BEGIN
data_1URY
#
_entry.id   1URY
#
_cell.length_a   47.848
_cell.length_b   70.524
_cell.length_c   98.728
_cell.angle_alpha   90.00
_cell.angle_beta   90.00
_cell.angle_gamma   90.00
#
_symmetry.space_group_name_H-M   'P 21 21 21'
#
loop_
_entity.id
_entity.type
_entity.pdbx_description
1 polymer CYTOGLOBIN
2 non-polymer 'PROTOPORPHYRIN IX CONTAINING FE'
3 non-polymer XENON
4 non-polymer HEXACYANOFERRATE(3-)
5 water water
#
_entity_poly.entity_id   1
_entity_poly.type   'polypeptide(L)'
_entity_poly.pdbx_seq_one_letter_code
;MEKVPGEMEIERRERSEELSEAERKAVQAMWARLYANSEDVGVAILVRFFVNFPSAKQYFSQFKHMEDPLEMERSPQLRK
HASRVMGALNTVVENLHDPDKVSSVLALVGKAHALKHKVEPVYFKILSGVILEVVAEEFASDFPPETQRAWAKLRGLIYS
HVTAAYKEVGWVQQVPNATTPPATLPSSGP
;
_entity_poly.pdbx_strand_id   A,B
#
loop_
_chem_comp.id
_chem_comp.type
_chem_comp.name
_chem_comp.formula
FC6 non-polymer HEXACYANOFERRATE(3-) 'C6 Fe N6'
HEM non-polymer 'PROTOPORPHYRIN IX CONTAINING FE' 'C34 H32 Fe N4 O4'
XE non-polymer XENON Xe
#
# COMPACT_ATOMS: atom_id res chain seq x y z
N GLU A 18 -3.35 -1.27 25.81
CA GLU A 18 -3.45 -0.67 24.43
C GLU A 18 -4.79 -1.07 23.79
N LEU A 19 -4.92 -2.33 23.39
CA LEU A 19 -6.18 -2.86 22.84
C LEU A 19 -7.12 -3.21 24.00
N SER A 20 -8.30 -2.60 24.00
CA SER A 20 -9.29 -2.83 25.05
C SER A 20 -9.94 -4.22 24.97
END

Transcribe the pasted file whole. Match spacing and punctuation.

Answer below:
data_1URY
#
_entry.id   1URY
#
_cell.length_a   47.848
_cell.length_b   70.524
_cell.length_c   98.728
_cell.angle_alpha   90.00
_cell.angle_beta   90.00
_cell.angle_gamma   90.00
#
_symmetry.space_group_name_H-M   'P 21 21 21'
#
loop_
_entity.id
_entity.type
_entity.pdbx_description
1 polymer CYTOGLOBIN
2 non-polymer 'PROTOPORPHYRIN IX CONTAINING FE'
3 non-polymer XENON
4 non-polymer HEXACYANOFERRATE(3-)
5 water water
#
_entity_poly.entity_id   1
_entity_poly.type   'polypeptide(L)'
_entity_poly.pdbx_seq_one_letter_code
;MEKVPGEMEIERRERSEELSEAERKAVQAMWARLYANSEDVGVAILVRFFVNFPSAKQYFSQFKHMEDPLEMERSPQLRK
HASRVMGALNTVVENLHDPDKVSSVLALVGKAHALKHKVEPVYFKILSGVILEVVAEEFASDFPPETQRAWAKLRGLIYS
HVTAAYKEVGWVQQVPNATTPPATLPSSGP
;
_entity_poly.pdbx_strand_id   A,B
#
loop_
_chem_comp.id
_chem_comp.type
_chem_comp.name
_chem_comp.formula
FC6 non-polymer HEXACYANOFERRATE(3-) 'C6 Fe N6'
HEM non-polymer 'PROTOPORPHYRIN IX CONTAINING FE' 'C34 H32 Fe N4 O4'
XE non-polymer XENON Xe
#
# COMPACT_ATOMS: atom_id res chain seq x y z
N GLU A 18 -3.35 -1.27 25.81
CA GLU A 18 -3.45 -0.67 24.43
C GLU A 18 -4.79 -1.07 23.79
N LEU A 19 -4.92 -2.33 23.39
CA LEU A 19 -6.18 -2.86 22.84
C LEU A 19 -7.12 -3.21 24.00
N SER A 20 -8.30 -2.60 24.00
CA SER A 20 -9.29 -2.83 25.05
C SER A 20 -9.94 -4.22 24.97